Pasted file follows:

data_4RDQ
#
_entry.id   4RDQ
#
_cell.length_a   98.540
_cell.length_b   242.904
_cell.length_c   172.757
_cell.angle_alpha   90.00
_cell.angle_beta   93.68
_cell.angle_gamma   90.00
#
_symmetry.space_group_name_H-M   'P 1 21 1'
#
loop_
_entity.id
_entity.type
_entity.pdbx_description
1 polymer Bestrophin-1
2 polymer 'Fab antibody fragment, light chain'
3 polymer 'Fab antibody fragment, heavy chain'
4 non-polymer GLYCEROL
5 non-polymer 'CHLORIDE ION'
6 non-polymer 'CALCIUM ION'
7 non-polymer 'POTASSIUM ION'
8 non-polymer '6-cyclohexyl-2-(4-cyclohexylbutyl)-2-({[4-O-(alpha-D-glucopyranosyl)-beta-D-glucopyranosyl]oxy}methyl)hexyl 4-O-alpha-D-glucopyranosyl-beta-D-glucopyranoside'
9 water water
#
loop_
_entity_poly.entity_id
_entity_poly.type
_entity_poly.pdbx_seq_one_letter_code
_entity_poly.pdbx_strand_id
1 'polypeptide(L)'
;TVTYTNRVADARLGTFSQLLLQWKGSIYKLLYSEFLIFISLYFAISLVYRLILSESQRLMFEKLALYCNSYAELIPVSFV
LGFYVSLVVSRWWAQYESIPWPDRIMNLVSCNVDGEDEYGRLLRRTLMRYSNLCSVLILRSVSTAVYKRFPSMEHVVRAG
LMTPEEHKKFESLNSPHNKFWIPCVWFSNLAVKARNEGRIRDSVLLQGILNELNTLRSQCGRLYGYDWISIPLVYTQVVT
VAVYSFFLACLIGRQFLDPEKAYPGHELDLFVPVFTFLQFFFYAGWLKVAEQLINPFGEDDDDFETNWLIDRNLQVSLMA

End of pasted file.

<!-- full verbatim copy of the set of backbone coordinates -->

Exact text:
data_4RDQ
#
_entry.id   4RDQ
#
_cell.length_a   98.540
_cell.length_b   242.904
_cell.length_c   172.757
_cell.angle_alpha   90.00
_cell.angle_beta   93.68
_cell.angle_gamma   90.00
#
_symmetry.space_group_name_H-M   'P 1 21 1'
#
loop_
_entity.id
_entity.type
_entity.pdbx_description
1 polymer Bestrophin-1
2 polymer 'Fab antibody fragment, light chain'
3 polymer 'Fab antibody fragment, heavy chain'
4 non-polymer GLYCEROL
5 non-polymer 'CHLORIDE ION'
6 non-polymer 'CALCIUM ION'
7 non-polymer 'POTASSIUM ION'
8 non-polymer '6-cyclohexyl-2-(4-cyclohexylbutyl)-2-({[4-O-(alpha-D-glucopyranosyl)-beta-D-glucopyranosyl]oxy}methyl)hexyl 4-O-alpha-D-glucopyranosyl-beta-D-glucopyranoside'
9 water water
#
loop_
_entity_poly.entity_id
_entity_poly.type
_entity_poly.pdbx_seq_one_letter_code
_entity_poly.pdbx_strand_id
1 'polypeptide(L)'
;TVTYTNRVADARLGTFSQLLLQWKGSIYKLLYSEFLIFISLYFAISLVYRLILSESQRLMFEKLALYCNSYAELIPVSFV
LGFYVSLVVSRWWAQYESIPWPDRIMNLVSCNVDGEDEYGRLLRRTLMRYSNLCSVLILRSVSTAVYKRFPSMEHVVRAG
LMTPEEHKKFESLNSPHNKFWIPCVWFSNLAVKARNEGRIRDSVLLQGILNELNTLRSQCGRLYGYDWISIPLVYTQVVT
VAVYSFFLACLIGRQFLDPEKAYPGHELDLFVPVFTFLQFFFYAGWLKVAEQLINPFGEDDDDFETNWLIDRNLQVSLMA